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Intelligent Bio-Systems filed an Inter Partes Review proceeding in the PTO seeking to invalidate Illumina’s patent as being obvious under Section 103.  Illumina’s patent was directed to a method of labeling nucleotides in a DNA strand.  The PTAB held that Intelligent Bio-Systems failed to satisfy its burden of demonstrating the obviousness of the claims at issue by a preponderance of the evidence, and therefore it confirmed the validity of the claims. 

On appeal, the Federal Circuit affirmed, finding that substantial evidence supported the PTAB’s non-obviousness findings and that the PTAB had not abused its discretion in refusing to consider Intelligent Bio-System’s reply brief for violating the rule that reply briefs not contain any new arguments (37 C.F.R. § 42.23(b)) and that reply briefs not incorporate any arguments by reference (37 C.F.R. § 42.6(a)(3)). 

As to the holding that Intelligent Bio-Systems failed to prove obviousness, the court agreed with Intelligent that the Board erred when it based its decision on a failure of proof of a reasonable expectation of success.  However, the court explained that it reviews judgments, not opinions, and it held that the evidence was sufficient to show that a person of ordinary skill in the art would not have had reason to combine the references, thereby evidencing Intelligent’s failure of proof of obviousness.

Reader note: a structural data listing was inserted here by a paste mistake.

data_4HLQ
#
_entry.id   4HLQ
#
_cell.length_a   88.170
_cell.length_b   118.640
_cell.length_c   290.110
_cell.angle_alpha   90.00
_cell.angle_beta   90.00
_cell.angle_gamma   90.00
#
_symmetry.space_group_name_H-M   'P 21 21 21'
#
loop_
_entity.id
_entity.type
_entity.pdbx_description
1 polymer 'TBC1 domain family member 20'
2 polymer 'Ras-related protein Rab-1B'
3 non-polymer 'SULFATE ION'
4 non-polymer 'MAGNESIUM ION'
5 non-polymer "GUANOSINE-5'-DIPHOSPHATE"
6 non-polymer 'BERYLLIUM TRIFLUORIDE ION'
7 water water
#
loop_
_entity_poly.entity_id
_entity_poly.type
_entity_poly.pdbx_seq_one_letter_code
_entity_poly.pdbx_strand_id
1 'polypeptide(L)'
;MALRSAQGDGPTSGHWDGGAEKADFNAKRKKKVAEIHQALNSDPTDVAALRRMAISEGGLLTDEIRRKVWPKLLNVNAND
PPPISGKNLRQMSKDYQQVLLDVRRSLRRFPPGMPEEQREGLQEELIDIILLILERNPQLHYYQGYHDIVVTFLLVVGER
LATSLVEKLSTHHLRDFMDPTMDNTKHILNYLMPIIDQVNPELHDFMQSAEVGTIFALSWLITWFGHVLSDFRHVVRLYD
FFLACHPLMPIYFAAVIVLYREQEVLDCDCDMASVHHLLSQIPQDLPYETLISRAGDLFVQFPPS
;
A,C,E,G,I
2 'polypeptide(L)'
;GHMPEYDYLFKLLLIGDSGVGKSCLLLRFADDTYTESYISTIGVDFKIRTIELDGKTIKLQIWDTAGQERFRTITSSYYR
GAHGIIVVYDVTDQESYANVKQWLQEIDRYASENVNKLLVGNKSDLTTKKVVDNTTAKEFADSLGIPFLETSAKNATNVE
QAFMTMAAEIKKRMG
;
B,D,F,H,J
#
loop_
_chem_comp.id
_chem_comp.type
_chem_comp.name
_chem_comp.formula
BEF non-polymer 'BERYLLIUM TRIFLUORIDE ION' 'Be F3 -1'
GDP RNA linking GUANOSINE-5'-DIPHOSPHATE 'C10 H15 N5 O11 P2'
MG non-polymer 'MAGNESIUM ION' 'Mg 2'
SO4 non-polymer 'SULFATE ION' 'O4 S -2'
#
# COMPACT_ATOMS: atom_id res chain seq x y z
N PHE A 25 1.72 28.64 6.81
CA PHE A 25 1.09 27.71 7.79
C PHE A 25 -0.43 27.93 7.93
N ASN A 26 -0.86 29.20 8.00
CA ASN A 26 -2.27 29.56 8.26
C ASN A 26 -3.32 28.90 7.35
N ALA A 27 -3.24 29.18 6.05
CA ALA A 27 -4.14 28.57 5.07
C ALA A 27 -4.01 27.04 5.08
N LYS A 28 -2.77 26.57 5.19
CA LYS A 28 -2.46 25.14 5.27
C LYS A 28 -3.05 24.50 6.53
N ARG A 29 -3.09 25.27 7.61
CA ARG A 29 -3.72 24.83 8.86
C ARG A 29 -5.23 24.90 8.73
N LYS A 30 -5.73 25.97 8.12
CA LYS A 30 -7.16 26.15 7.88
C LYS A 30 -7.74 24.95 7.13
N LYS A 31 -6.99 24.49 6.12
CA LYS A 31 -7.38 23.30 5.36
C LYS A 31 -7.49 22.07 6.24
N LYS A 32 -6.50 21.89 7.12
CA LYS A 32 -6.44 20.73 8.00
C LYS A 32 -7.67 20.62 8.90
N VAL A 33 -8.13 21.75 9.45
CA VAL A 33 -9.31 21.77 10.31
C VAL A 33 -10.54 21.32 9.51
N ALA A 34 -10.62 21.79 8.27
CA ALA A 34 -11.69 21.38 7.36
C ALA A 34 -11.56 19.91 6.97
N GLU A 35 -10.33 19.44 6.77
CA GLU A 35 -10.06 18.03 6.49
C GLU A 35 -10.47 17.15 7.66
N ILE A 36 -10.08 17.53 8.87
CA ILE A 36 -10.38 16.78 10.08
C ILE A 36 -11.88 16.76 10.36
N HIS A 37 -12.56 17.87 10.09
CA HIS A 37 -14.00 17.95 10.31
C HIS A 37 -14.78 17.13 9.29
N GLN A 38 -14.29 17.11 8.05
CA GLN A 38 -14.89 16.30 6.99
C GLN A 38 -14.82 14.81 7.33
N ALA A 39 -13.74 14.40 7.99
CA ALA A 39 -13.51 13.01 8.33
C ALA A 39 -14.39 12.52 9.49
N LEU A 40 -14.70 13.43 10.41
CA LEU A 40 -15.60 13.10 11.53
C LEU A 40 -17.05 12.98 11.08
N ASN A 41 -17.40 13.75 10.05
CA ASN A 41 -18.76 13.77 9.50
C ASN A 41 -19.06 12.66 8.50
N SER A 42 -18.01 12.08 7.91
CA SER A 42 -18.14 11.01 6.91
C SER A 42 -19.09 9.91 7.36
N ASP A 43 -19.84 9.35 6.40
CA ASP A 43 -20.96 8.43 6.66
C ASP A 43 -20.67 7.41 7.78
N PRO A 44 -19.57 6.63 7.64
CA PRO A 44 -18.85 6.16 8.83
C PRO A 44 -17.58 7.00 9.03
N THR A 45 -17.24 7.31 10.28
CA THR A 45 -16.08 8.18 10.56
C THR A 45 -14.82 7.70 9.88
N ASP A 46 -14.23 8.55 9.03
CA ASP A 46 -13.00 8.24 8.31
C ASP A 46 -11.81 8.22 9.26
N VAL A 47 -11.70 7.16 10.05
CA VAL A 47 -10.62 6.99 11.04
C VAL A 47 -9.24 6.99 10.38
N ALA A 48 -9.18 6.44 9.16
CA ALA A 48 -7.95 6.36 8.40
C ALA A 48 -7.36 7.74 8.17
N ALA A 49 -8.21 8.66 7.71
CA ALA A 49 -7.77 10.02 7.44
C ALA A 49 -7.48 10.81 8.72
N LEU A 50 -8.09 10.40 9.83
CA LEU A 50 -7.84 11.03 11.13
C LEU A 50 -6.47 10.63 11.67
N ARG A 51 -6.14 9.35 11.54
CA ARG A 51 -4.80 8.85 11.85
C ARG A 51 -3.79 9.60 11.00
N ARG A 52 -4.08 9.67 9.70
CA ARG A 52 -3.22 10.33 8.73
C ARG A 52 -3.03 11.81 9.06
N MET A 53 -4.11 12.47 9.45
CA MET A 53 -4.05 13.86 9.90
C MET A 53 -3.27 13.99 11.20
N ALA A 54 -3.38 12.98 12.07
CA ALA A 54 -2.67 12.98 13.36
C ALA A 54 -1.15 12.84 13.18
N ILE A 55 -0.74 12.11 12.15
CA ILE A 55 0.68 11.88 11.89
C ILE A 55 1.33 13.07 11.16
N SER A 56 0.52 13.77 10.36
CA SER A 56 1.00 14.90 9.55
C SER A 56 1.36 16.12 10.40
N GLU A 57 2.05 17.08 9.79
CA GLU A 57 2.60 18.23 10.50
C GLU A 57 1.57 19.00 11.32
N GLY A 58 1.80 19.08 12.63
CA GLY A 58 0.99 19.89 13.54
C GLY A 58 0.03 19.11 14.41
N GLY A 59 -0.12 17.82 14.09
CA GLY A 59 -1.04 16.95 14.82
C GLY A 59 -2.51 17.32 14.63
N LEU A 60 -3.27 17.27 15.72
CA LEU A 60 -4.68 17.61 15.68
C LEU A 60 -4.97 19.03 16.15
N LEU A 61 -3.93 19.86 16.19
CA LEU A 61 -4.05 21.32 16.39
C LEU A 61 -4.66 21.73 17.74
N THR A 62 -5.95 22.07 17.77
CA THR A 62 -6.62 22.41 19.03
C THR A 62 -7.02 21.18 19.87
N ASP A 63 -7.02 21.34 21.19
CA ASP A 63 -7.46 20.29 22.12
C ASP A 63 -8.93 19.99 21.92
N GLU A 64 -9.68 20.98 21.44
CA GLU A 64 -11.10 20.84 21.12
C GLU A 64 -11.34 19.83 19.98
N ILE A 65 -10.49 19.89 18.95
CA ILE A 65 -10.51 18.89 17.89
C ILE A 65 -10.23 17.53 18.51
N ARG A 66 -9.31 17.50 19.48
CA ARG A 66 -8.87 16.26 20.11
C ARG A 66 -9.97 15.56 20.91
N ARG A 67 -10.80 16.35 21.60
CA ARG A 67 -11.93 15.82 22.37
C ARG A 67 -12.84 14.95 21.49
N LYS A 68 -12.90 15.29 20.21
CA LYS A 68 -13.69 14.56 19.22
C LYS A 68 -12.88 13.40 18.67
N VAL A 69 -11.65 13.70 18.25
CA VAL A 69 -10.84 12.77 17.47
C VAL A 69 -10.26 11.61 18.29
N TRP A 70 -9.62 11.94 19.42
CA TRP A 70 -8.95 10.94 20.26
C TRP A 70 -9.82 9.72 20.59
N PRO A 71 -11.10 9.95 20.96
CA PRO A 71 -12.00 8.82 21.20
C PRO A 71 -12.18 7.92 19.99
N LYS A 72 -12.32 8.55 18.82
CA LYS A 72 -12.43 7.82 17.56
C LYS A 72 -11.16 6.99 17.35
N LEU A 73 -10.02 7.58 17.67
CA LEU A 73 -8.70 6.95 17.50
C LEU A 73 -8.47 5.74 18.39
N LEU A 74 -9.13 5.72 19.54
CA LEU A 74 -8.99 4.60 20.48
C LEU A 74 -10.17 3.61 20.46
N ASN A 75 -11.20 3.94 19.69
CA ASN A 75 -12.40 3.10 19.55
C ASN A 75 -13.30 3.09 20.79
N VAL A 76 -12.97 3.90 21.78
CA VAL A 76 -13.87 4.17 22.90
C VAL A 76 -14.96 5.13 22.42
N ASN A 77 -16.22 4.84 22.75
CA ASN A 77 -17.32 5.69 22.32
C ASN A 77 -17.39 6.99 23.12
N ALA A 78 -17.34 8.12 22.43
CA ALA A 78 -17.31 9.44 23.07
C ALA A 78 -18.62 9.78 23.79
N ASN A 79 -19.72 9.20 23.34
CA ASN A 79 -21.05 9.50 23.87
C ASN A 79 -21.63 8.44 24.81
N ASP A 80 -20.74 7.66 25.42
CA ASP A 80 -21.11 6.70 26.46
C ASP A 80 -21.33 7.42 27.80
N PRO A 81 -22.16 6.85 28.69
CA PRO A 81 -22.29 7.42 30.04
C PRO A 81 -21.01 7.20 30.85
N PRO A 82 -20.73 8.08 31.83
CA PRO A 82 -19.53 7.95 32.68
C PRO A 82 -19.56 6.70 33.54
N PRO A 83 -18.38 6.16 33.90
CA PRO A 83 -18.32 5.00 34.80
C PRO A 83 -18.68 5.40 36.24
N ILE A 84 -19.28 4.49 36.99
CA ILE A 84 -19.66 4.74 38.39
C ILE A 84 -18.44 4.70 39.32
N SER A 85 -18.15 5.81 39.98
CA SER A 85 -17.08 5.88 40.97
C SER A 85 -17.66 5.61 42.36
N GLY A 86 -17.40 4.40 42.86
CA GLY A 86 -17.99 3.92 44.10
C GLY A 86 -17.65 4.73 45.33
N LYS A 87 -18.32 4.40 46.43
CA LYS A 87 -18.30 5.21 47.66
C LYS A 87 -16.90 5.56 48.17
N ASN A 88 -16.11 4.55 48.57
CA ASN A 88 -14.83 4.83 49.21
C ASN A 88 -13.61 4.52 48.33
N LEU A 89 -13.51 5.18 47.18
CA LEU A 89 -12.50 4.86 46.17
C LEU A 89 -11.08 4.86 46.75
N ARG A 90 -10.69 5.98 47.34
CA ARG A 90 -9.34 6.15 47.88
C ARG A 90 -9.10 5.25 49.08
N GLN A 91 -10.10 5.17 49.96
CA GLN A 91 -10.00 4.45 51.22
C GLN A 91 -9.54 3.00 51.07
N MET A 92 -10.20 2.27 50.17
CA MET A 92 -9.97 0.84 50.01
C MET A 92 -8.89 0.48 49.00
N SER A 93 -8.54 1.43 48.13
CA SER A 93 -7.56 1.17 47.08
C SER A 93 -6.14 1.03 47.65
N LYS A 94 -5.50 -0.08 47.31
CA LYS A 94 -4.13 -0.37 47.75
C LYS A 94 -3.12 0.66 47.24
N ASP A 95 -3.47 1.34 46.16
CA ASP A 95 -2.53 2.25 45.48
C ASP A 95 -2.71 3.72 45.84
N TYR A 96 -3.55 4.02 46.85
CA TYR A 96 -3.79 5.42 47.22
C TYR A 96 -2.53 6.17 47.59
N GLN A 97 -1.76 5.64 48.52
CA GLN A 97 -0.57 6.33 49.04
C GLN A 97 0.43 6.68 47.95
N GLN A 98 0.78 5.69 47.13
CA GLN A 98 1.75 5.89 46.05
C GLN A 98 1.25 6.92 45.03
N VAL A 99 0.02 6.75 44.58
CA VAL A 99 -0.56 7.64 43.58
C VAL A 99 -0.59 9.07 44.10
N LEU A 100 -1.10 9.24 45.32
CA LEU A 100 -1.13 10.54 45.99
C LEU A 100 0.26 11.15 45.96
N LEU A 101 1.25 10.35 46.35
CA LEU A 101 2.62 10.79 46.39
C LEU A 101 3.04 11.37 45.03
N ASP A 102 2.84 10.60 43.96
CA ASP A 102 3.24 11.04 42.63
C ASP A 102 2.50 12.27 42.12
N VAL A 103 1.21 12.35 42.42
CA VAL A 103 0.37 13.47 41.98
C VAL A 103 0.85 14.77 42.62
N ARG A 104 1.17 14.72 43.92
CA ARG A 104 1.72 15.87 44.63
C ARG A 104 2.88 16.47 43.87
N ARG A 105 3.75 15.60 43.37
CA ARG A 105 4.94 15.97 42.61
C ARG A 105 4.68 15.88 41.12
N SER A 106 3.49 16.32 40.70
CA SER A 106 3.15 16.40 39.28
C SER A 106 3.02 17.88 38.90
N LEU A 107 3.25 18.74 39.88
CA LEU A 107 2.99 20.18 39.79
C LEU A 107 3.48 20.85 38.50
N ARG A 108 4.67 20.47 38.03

As to the holding that the PTAB did not abuse its discretion by refusing to consider Intelligent’s reply brief, the court held that the expedited nature of IPRs bring with it an obligation for petitioners to make their case in their petition to institute.  Further, once new arguments are identified in the reply brief, neither the PTAB nor the court must parse the reply brief to determine which parts of the brief are proper responses to the opposition’s arguments and which art not.  Therefore, the PTAB was within its discretion to reject the reply brief in its entirety. 

Intelligent Bio-Systems, Inc. v. Illumina Cambridge Ltd., Case No. 2015-1693 (May 9, 2016); Opinion by: O’Malley, joined by Wallach and Hughes; Appealed From: United States Patent and Trademark Office, Patent Trial and Appeal Board. Read the full opinion here.

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